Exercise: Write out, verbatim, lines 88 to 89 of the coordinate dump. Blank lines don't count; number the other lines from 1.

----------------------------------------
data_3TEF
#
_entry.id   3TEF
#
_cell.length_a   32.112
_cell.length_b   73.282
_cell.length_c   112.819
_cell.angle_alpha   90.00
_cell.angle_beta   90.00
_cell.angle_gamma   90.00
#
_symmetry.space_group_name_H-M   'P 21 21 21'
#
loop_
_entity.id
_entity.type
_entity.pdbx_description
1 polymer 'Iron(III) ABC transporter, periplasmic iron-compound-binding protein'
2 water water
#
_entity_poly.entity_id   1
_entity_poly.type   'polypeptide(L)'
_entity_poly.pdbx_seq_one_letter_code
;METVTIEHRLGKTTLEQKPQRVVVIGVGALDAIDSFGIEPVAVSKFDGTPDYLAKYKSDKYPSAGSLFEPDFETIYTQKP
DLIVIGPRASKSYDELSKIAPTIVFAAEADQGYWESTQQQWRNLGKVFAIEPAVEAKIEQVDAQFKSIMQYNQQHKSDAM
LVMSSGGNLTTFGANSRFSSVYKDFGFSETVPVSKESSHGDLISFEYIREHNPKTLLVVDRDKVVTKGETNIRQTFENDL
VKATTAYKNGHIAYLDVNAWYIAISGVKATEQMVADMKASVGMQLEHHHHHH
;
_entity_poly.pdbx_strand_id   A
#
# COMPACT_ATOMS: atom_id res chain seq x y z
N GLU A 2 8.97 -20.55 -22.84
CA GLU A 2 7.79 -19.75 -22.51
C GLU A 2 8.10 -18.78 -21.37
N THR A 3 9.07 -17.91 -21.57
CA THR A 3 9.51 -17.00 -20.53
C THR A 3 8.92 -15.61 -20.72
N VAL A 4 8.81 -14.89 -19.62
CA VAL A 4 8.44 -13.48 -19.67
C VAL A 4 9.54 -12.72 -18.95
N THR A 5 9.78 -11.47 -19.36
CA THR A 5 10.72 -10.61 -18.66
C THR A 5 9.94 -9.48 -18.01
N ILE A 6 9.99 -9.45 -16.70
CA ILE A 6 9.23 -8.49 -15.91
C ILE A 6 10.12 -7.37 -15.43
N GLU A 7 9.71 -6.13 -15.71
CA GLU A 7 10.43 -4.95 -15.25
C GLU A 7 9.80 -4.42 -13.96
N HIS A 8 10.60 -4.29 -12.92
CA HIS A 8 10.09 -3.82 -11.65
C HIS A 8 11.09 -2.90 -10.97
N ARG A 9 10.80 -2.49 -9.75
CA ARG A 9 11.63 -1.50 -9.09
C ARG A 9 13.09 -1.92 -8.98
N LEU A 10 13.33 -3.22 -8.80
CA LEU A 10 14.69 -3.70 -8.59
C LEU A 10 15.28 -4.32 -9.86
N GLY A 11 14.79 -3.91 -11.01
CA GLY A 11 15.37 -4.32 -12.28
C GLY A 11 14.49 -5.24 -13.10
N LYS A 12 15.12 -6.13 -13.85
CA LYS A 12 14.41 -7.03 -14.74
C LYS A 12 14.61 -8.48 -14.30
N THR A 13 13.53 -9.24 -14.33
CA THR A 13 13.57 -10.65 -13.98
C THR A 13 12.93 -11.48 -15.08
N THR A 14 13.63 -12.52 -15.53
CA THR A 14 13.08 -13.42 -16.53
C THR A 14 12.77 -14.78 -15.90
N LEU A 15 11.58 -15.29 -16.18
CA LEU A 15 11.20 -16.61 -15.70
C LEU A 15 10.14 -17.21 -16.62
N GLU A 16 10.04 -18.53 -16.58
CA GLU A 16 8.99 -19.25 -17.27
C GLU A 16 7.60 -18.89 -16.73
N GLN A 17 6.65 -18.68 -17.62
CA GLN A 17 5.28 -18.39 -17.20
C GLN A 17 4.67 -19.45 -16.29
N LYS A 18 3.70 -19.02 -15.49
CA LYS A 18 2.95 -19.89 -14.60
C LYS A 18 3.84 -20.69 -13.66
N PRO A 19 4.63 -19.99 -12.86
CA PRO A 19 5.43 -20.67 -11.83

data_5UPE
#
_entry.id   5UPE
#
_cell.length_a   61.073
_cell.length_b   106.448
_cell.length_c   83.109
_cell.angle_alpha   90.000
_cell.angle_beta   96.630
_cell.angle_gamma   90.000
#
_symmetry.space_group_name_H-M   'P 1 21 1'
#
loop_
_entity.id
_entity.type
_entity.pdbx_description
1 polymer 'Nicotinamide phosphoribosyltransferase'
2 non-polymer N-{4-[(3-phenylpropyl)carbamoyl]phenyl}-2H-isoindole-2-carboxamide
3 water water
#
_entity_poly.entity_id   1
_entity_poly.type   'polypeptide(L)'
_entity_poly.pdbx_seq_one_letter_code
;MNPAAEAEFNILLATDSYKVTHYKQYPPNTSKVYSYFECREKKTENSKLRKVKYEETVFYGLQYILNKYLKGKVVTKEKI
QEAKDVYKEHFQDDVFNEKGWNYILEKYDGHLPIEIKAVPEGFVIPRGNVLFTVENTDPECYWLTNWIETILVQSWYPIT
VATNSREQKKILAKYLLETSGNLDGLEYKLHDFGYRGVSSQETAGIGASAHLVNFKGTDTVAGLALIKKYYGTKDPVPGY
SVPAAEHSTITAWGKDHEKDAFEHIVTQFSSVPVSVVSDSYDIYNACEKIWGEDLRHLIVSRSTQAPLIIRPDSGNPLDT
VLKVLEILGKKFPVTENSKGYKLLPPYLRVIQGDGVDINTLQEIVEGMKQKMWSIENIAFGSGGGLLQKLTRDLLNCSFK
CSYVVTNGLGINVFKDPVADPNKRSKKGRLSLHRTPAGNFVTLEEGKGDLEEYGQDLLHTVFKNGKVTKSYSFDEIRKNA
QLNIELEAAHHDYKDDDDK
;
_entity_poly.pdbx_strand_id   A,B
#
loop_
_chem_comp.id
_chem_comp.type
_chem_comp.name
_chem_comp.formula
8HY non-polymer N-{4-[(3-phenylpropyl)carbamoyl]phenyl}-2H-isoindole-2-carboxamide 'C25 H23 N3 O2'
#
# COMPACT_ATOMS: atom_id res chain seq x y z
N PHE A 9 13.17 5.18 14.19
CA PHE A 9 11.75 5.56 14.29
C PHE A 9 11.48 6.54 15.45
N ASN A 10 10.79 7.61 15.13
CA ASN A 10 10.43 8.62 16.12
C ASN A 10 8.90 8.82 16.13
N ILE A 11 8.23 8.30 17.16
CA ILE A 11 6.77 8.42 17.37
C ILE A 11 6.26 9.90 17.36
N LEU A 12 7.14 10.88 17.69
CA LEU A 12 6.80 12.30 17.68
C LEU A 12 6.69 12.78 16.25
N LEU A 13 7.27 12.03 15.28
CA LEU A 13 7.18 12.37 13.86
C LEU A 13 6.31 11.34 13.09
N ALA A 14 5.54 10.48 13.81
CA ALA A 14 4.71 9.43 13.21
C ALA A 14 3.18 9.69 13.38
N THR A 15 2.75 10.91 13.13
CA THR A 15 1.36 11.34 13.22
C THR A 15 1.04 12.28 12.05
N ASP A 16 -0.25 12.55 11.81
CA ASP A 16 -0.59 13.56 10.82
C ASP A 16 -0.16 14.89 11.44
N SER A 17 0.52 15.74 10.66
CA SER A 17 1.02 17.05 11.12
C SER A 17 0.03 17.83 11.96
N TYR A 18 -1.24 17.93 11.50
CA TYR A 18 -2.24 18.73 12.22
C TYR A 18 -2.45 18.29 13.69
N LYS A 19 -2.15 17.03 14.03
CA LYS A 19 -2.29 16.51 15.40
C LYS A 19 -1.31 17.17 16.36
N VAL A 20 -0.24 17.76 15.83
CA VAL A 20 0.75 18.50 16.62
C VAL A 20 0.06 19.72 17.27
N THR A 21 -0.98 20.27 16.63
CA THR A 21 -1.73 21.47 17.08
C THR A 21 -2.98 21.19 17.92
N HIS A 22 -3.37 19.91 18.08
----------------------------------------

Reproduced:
#
_cell.length_a   61.073